Since “2001: A Space Odyssey,” people have wondered: could machines like HAL 9000 eventually exist that can process information with human-like intelligence?
Researchers at Michigan State University say that true, human-level intelligence remains a long way off, but their new paper published in The American Naturalist explores how computers could begin to evolve learning in the same way as natural organisms did – with implications for many fields, including artificial intelligence.
“We know that all organisms are capable of some form of learning, we just weren’t sure how those abilities first evolved. Now we can watch these major evolutionary events unfold before us in a virtual world,” said Anselmo Pontes, MSU computer science researcher and lead author. “Understanding how learning behavior evolved helps us figure out how it works and provides insights to other fields such as neuroscience, education, psychology, animal behavior, and even AI. It also supplies clues to how our brains work and could even lead to robots that learn from experiences as effectively as humans do.”
According to Fred Dyer, MSU integrative biology professor and co-author, these findings have the potential for huge implications.
“We’re untangling the story of how our own cognition came to be and how that can shape the future,” Dyer said. “Understanding our own origins can lead us to developing robots that can watch and learn rather than being programmed for each individual task.”
The results are the first demonstration that shows the evolution of associative learning in an artificial organism without a brain.
Here is a video showing the process.
“Our inspiration was the way animals learn landmarks and use them to navigate their environments,” Pontes said. “For example, in laboratory experiments, honeybees learn to associate certain colors or shapes with directions and navigate complex mazes.”
Since the evolution of learning cannot be observed through fossils – and would take more than a lifetime to watch in nature – the MSU interdisciplinary team composed of biologists and computer scientists used a digital evolution program that allowed them to observe tens of thousands of generations of evolution in just a few hours, a feat unachievable with living systems.
In this case, organisms evolved to learn and use environmental signals to help them navigate the environment and find food.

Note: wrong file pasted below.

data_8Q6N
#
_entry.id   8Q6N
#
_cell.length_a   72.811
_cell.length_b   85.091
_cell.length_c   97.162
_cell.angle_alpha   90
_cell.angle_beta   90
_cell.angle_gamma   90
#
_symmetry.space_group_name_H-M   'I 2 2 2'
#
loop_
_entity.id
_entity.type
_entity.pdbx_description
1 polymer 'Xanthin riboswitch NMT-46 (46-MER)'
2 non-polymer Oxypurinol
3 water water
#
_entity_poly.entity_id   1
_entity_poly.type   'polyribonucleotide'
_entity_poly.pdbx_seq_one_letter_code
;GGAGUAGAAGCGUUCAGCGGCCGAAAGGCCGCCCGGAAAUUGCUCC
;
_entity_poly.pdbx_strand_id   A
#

“Learning is crucial to most behaviors, but we couldn’t directly observe how learning got started in the first place from our purely instinctual ancestors,” Dyer said. “We built in various selection pressures that we thought might play a role and watched what happened in the computer.”
While the environment was simulated, the evolution was real. The programs that controlled the digital organism were subject to genetic variation from mutation, inheritance and competitive selection. Organisms were tasked to follow a trail alongside signals that – if interpreted correctly – pointed where the path went next.
In the beginning of the simulation, organisms were “blank slates,” incapable of sensing, moving or learning. Every time an organism reproduced, its descendants could suffer mutations that changed their behavior. Most mutations were lethal. Some did nothing. But the rare traits that allowed an organism to better follow the trail resulted in the organism collecting more resources, reproducing more often and, thus, gaining share in the population.
Over the generations, organisms evolved more and more complex behaviors. First came simple movements allowing them to stumble into food. Next was the ability to sense and distinguish different types of signals, followed by the reflexive ability to correct errors, such as trying an incorrect path, backing up and trying another.
A few organisms evolved the ability to learn by association. If one of these organisms made a wrong turn it would correct the error, but it would also learn from that mistake and associate the specific signal it saw with the direction it now knew it should have gone. From then on, it would navigate the entire trail without any further mistakes. Some organisms could even relearn when tricked by switching signals mid-trail.